While antibody detection in serum is important, relying solely on genomics information from B cell receptors is insufficient to accurately assess the status of serum antibodies. In truth, the functionally effective antibodies originate from a proteomic analysis, which captures complete and precise antibody information. Key to the advantages of the proteomic sequencing approach is that unlike cells, proteins are more challenging to obtain.

For instance, in monoclonal antibody production using hybridomas, if the cell lines suffer damage due to certain reasons, a small amount of antibody proteins are usually still preserved. Sequencing these proteins could possibly enable the "resurrection" of lost antibodies. Elsewhere, in immunized animals, antigen-specific antibodies exist massively in blood, whereas the cells producing these antibodies mainly reside in tissues like the spleen, making blood acquisition deed more convenient than cell retrieval. This advantage becomes even more pronounced when it comes to human sampling.

Schematic of single B cell capture, library construction and sequencing.Schematic of single B cell capture, library construction and sequencing.

Applications of Polyclonal Antibody Sequencing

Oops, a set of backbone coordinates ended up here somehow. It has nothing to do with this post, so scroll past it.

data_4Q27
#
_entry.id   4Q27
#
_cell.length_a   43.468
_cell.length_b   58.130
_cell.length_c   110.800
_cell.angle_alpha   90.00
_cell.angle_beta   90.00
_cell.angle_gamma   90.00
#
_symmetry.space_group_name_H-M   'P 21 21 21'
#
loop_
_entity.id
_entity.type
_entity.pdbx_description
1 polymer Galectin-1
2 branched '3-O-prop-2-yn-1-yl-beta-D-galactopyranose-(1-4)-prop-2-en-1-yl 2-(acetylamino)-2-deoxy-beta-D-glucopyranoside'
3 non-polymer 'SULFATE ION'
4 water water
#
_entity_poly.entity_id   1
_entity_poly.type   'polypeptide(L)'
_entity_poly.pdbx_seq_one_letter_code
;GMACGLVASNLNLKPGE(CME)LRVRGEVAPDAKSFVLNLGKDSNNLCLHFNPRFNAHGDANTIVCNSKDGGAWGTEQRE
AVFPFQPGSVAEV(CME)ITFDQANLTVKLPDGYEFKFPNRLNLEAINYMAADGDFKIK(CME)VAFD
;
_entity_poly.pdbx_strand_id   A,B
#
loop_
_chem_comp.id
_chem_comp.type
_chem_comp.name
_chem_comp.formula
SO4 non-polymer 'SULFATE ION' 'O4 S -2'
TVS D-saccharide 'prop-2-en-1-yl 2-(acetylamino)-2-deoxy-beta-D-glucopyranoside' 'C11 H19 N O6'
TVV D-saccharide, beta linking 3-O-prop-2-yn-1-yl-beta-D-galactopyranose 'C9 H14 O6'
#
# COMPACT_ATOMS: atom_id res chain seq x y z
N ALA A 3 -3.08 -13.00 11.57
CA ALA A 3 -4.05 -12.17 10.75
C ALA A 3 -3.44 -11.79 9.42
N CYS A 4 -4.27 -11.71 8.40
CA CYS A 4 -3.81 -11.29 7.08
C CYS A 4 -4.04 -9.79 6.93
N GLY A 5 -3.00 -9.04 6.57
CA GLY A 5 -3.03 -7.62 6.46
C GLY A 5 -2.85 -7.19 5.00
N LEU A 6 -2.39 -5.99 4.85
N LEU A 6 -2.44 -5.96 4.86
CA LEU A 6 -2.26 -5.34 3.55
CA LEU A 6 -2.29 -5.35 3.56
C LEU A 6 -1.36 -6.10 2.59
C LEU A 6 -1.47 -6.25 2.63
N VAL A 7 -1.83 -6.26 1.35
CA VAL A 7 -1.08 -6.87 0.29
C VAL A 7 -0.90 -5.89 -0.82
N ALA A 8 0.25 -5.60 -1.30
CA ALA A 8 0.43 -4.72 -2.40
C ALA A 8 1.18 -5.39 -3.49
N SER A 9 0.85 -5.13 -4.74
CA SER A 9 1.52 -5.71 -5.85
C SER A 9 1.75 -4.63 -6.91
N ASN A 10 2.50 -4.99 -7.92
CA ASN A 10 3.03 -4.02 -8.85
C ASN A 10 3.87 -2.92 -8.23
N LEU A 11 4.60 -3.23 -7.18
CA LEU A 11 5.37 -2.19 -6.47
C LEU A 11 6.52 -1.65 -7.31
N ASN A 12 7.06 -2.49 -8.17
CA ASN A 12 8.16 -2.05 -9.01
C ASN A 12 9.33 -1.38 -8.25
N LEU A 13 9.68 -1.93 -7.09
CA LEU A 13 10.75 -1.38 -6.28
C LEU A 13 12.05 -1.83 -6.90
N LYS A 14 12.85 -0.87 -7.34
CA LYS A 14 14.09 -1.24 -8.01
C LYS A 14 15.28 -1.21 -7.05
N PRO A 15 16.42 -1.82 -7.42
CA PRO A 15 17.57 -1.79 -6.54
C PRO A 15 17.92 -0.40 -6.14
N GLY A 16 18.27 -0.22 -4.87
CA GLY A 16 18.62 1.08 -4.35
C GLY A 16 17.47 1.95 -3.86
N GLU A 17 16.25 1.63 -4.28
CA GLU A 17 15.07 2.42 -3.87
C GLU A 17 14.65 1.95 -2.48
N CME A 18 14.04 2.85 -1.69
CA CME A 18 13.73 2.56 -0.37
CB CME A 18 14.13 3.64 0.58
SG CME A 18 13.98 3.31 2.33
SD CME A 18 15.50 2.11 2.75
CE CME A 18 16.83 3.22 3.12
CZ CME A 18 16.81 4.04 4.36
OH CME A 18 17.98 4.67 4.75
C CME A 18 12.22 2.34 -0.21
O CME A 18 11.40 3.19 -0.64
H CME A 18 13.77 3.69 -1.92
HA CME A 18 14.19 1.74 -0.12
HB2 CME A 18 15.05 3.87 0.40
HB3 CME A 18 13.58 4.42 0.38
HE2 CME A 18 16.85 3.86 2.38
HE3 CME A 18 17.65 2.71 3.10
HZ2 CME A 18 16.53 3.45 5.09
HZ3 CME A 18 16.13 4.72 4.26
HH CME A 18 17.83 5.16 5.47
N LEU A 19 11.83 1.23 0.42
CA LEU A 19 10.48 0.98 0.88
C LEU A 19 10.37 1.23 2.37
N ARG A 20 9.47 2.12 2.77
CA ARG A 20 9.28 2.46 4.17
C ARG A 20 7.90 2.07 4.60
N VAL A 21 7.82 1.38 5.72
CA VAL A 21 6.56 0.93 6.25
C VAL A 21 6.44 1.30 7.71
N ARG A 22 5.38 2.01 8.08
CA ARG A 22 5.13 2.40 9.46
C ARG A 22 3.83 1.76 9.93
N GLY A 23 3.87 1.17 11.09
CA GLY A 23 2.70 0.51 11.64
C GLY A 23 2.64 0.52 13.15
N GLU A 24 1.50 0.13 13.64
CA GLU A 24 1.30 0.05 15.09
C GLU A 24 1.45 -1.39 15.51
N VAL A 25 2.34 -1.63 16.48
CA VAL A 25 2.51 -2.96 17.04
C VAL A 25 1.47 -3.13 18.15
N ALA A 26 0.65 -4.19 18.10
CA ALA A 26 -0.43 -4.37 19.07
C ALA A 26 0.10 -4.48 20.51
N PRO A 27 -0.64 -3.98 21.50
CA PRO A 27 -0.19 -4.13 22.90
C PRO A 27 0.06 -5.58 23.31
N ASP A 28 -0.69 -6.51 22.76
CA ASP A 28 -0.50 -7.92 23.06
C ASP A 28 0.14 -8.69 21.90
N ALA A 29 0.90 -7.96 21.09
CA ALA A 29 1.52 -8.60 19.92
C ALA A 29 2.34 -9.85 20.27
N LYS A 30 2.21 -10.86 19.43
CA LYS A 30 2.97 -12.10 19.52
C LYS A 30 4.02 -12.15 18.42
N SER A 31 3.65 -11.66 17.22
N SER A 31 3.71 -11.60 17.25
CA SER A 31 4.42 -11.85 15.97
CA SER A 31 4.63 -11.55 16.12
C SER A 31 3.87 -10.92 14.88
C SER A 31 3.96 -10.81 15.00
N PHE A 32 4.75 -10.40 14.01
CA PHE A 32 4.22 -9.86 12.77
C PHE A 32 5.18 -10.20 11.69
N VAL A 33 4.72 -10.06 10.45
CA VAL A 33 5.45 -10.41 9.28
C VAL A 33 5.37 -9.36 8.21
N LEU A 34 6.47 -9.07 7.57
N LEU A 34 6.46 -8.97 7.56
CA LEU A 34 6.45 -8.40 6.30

1) Biomarker application in disease diagnostics: In case of conditions such as cancer, vaccines, and autoimmune diseases, the immune system produces antibodies against specific antigens. Sequencing antibodies in circulating blood provides crucial information about the immune system, thereby facilitating diagnosis.

2) Development of antibody therapeutics: Polyclonal antibody sequencing allows researchers to discover new antibody drugs directly from immunized animals or human patients' blood. Particularly, discovering antibodies in human blood can reduce immunogenicity and enhance the safety and success of antibody therapeutic research.

3) Large-scale monoclonal antibody production: Polyclonal antibody sequencing can resolve the "reproducibility issue" in traditional antibody production technologies. By converting complex polyclonal antibody mixtures to monoclonal antibody forms and further conducting highly uniform recombinant expression, the scale of antibody production and development can be significantly expanded.

Antibody Sequencing Solution

The antibody characterization platform at Creative Proteomics relies on bioinformatics algorithms and a proteomics laboratory based on mass spectroscopy, integrating the latest research results in protein sequencing and protein chemistry. The sequencing workflow begins with polyclonal antibody protein samples or post-immunization blood samples, first conducting affinity purification and enzymatic digestion, followed by liquid chromatography tandem mass spectrometry (LC-MS/MS) determination. Then, we use bioinformatics software to analyze and process the obtained mass spectrometry data, with the final evaluation carried out by proteomics experts to ascertain full-length antibody sequences of heavy and light chain pairings for subsequent recombinant expression and testing.


  1. Goldstein L D, Chen Y J J, Wu J, et al. Massively parallel single-cell B-cell receptor sequencing enables rapid discovery of diverse antigen-reactive antibodies. Communications biology, 2019, 2(1): 1-10.

*For Research Use Only. Not for use in the treatment or diagnosis of disease.